ESRB ratings are meant to guide consumers towards age-appropriate video game titles.
Video game retailers continue to remain the best at enforcing age ratings, according to a new study from the Federal Trade Commission.
Only 13% of shoppers under the age of 17 were able to buy a video game carrying a rating of M for Mature, finds the survey. By comparison, 24% of minors were able to buy a ticket to an R-rated film, 30% bought an R-rated DVD and 47% bought a CD with an explicit lyrics warning label.
"We applaud video game retailers for once again demonstrating our industry's ongoing commitment to parents," says Patricia Vance, president of the Entertainment Software Ratings Board, in a statement. "Enforcement of video game sales policies continues to be substantially higher than that for any other entertainment industry."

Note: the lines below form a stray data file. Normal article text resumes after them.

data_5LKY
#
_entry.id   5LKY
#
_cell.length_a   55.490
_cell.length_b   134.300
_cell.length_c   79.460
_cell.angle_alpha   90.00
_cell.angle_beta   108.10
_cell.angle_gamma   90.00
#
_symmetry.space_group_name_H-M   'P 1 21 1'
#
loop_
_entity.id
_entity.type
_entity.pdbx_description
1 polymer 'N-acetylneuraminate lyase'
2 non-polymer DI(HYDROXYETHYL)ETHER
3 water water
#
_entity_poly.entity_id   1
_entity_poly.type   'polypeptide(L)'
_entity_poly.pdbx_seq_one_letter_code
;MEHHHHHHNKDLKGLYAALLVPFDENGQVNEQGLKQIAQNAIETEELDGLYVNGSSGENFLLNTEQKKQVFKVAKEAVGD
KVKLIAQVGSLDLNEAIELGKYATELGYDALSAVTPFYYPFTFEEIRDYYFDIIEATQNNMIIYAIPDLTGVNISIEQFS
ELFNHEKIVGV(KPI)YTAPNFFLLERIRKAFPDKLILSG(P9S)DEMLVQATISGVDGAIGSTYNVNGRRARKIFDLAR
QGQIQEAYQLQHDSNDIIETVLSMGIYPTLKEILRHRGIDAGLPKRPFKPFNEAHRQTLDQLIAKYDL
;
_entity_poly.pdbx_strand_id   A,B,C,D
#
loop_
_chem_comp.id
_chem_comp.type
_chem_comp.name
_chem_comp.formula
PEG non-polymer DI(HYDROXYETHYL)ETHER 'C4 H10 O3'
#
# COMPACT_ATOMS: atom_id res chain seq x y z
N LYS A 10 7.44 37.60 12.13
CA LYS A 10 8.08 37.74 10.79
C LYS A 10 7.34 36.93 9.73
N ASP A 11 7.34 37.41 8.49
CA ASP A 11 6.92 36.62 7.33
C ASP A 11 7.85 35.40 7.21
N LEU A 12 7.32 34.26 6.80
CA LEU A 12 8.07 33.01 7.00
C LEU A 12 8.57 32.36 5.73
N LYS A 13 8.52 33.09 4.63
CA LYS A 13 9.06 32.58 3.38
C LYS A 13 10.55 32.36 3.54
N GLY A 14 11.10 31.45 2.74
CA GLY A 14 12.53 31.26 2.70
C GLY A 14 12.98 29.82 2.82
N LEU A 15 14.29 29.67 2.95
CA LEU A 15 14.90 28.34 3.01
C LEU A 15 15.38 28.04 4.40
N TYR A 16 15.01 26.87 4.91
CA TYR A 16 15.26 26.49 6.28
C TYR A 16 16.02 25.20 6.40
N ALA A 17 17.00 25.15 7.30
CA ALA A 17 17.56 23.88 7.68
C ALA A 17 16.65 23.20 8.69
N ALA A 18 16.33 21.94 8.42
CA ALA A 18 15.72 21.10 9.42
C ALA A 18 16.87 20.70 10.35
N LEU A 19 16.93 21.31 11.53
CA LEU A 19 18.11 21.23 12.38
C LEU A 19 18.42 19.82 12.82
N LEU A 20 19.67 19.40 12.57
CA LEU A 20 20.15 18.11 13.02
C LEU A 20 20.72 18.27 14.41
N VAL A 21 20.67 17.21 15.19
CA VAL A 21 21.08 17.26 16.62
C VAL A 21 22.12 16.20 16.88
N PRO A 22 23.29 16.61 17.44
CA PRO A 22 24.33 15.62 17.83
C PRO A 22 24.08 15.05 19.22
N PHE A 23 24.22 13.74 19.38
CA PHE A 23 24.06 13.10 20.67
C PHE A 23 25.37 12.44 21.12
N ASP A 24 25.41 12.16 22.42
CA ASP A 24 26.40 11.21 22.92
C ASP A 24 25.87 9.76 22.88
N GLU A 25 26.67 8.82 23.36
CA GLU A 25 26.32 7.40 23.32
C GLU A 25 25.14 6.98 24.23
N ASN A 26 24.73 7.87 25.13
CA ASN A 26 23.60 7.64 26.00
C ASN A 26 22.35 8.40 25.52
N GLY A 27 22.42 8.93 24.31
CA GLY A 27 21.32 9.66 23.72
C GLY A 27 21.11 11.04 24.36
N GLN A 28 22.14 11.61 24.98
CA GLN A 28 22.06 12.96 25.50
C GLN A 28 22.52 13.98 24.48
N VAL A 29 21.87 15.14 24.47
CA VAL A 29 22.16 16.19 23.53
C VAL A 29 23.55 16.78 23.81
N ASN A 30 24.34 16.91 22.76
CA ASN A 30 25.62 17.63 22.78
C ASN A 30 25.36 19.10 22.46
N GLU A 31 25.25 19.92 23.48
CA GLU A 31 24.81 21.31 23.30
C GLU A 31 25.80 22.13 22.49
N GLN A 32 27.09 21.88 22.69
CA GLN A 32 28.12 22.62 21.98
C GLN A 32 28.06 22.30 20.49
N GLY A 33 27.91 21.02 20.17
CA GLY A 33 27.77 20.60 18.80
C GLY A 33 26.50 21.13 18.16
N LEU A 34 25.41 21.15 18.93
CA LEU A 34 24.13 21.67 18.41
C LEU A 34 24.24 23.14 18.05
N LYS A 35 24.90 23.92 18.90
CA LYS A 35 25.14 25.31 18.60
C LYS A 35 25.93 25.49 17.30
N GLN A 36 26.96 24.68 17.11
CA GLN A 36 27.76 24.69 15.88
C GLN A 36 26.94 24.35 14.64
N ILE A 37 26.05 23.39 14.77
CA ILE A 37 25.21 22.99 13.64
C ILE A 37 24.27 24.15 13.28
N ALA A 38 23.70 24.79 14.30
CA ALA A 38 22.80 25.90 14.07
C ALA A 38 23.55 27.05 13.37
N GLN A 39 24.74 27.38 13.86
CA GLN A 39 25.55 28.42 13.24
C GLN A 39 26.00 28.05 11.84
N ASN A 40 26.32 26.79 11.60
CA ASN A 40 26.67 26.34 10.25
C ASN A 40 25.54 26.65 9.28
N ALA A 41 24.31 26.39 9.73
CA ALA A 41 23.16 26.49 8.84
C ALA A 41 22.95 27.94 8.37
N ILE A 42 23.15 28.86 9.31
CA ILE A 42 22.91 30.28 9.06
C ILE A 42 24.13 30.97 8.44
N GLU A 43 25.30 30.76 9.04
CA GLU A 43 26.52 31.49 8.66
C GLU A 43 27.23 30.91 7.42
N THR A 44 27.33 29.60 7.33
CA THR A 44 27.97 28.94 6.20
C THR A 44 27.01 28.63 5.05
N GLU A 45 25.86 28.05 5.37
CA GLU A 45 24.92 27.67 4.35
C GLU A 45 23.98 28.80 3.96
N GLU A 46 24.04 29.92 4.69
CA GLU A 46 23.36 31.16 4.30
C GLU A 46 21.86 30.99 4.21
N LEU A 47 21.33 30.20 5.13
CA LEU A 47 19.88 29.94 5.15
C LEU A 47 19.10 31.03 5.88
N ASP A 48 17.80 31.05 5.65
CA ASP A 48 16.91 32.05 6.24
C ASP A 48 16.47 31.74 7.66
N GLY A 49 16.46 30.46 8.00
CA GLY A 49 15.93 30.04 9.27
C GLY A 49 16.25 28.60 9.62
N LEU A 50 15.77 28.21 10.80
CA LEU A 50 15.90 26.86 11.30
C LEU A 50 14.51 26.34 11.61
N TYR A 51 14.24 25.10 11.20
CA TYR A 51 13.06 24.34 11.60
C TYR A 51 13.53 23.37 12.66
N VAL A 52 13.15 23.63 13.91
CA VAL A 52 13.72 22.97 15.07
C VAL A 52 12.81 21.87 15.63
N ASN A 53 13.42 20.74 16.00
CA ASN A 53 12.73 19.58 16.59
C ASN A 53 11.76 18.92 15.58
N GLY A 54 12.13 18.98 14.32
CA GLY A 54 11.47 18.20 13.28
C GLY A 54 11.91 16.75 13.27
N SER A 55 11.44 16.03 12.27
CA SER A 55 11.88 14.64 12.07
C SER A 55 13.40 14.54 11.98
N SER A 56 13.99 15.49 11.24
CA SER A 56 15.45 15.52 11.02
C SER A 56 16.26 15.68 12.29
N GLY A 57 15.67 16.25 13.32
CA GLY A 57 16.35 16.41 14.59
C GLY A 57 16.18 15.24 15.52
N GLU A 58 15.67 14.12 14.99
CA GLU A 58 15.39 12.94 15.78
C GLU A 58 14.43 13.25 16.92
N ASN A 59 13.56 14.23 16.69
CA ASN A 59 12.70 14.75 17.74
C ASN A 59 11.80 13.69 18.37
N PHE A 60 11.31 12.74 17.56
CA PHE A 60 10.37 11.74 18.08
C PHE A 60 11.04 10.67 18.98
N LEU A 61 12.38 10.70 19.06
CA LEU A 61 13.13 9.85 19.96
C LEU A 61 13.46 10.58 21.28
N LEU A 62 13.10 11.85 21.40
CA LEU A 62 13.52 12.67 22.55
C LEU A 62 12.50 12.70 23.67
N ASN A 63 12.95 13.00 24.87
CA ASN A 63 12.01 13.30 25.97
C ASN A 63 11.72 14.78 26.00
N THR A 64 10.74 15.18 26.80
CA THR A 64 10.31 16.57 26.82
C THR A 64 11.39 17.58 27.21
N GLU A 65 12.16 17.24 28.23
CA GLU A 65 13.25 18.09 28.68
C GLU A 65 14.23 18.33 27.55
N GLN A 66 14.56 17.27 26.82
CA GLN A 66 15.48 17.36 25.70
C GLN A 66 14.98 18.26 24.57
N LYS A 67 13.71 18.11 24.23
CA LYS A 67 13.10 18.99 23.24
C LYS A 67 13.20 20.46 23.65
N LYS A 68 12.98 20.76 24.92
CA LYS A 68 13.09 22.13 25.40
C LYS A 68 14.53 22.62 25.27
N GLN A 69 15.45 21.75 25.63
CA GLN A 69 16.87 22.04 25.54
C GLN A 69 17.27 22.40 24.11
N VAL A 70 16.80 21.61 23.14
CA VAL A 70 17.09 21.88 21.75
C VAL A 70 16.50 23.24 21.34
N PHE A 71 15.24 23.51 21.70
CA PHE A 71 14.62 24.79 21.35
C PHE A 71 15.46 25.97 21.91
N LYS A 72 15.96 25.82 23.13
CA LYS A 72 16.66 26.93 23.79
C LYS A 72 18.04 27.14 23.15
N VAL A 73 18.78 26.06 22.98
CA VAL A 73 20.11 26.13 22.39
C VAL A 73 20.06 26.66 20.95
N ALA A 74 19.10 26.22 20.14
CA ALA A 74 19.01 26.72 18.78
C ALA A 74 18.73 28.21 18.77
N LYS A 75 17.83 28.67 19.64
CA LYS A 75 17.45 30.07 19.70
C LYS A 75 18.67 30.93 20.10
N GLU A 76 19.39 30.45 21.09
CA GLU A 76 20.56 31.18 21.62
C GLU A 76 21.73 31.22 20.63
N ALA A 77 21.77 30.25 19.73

The FTC sent several 13- to 16-year-olds to stores in the U.S. to purchase mature content without parents present. The study was conducted between April and June of last year.
Six stores were examined for the video game portion of the FTC survey: Best Buy, GameStop, Kmart, Target, Toys 'R' Us and Walmart. Target was the most compliant during the survey, denying M-rated game purchases by underage shoppers 100% of the time. Walmart was the worst, allowing 25% of minors to make a purchase.
While video game retailers held steady, others achieved significant improvements in enforcing ratings.
"Our underage shopper survey shows continued progress in reducing sales," said Charles Harwood, Acting Director of the FTC's Bureau of Consumer Protection, in a statement. "But retailers can still strengthen their commitment to limit children's access to products that are rated or labeled as potentially inappropriate for them."
- by Brett Molina, USA Today